Q&A on Hotel Inspections
Marketplace host Erica Johnson met with Humber College Hospitality & Tourism Operations Management coordinator Kristy Adams to talk about how Canadian hotels are regulated and inspected for cleanliness.
Erica Johnson: Are there any sort of formal regulations that cover hotel chains?
Kristy Adams: No, there aren't at present. We don't have an outside government body that comes into hotels...or evaluates a hotel to see if the hotel is abiding by governmental standards. No.
Erica Johnson: So it's self-policing?
Kristy Adams: That's right. There are some companies that may outsource their inspections, but for the most part, it is the company that hires, or has the department of quality assurance that does the inspection for the hotel.
Erica Johnson: So you used to be a hotel inspector. What's the job of a hotel inspector?
Kristy Adams: The job that I had was a quality assurance inspector. So what I was responsible for doing was, essentially, going to visit all the hotels in our company to inspect on cleanliness and on service.
Erica Johnson: When they brought you into a hotel room, how would you do your inspection?
Kristy Adams: I'd start at one side of the room and then work my around. So we're trained on getting to all the touch points that the guests would see, or at least be aware of. So I'd start at one side of the room and work my way around, and then eventually make it into the washroom. And then be finished from there.
Erica Johnson: When you start at one part of the room, what are you doing? Are you looking for things?
Kristy Adams: Yeah, absolutely. I'm looking for cleanliness issues, maintenance issues and also those things that represent capital that the hotel should spend money on to improve or replace. So I'm walking around the room, I'm doing a lot of touching. Feeling and touching, do I see high dust? And I'm really tearing the room down. So I might strip the bed right down to the mattress and lift up to look under the box spring. [I'm] looking at the phone, the remote control, anything that's technologically-based in the room, because that's high touch points for the guest. And anything that the guest would use or enjoy while they're staying in a hotel room.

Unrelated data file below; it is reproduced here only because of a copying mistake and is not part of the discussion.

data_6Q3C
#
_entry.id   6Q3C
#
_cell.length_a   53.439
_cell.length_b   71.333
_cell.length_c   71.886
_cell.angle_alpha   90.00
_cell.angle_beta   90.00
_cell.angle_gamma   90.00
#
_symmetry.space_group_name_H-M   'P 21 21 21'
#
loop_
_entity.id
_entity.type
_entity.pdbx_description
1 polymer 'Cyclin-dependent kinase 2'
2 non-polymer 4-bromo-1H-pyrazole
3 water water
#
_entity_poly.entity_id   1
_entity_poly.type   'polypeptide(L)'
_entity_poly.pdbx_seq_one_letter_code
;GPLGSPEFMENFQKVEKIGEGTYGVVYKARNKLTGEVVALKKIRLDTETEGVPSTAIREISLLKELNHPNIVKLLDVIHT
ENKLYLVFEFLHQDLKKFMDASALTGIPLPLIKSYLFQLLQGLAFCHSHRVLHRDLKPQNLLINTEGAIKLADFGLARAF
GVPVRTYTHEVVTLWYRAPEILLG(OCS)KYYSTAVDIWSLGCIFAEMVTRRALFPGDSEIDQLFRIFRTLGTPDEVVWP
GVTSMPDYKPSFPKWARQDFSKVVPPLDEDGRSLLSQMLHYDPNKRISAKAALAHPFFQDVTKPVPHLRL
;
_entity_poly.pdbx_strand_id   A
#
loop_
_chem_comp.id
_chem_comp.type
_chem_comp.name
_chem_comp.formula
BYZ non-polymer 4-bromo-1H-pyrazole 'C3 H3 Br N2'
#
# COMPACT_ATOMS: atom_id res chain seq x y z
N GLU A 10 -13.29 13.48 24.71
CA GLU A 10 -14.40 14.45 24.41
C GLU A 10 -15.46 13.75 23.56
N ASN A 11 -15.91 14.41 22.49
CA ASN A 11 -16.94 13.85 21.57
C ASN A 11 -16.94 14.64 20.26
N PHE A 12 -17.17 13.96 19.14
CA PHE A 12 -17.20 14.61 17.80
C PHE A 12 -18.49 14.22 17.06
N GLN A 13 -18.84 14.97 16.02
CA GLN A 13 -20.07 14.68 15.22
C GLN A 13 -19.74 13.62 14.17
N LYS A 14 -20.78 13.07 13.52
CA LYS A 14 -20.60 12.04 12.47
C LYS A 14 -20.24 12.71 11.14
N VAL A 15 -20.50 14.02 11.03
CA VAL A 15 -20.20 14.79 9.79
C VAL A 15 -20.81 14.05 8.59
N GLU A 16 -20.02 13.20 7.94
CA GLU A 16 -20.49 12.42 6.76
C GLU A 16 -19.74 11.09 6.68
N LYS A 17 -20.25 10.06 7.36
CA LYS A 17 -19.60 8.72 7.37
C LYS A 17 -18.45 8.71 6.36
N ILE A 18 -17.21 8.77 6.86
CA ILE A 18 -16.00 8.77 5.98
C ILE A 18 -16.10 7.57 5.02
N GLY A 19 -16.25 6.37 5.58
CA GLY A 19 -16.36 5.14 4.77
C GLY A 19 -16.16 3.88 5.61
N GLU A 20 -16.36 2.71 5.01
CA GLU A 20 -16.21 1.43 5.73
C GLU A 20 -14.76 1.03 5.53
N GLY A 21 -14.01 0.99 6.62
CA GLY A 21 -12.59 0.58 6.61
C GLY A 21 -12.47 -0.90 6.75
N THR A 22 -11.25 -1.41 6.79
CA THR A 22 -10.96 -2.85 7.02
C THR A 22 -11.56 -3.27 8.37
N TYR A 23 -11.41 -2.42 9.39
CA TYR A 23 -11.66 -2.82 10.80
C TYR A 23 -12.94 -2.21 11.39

Erica Johnson: So it sounds like a thorough, visual inspection?
Kristy Adams: Yes. But again, with the touching I'm also getting a good feel for what's out there. But yes, the guest is really who we're representing, so we want to look at the things and experience the things that a guest would be experiencing so we can judge what is the guest enjoying or not enjoying about the hotel room.
Erica Johnson: Do you think a visual inspection and touching things, is that enough to ensure a room is clean?
Kristy Adams: Not necessarily, and especially with advanced technology things have changed. You may be aware that many hotels have introduced the black light, which is amazing. It's a fantastic way of being able to see as much as you possibly can. So in some cases, we turn the lights right off in the bathroom, shine the light, and we can see what we need to see. So the technology is great, I think it's necessary in today's market, especially with any of the diseases that may be out there, or you know-- guests are very cognizant of their well being and they want to know that we're doing everything that we possibly can.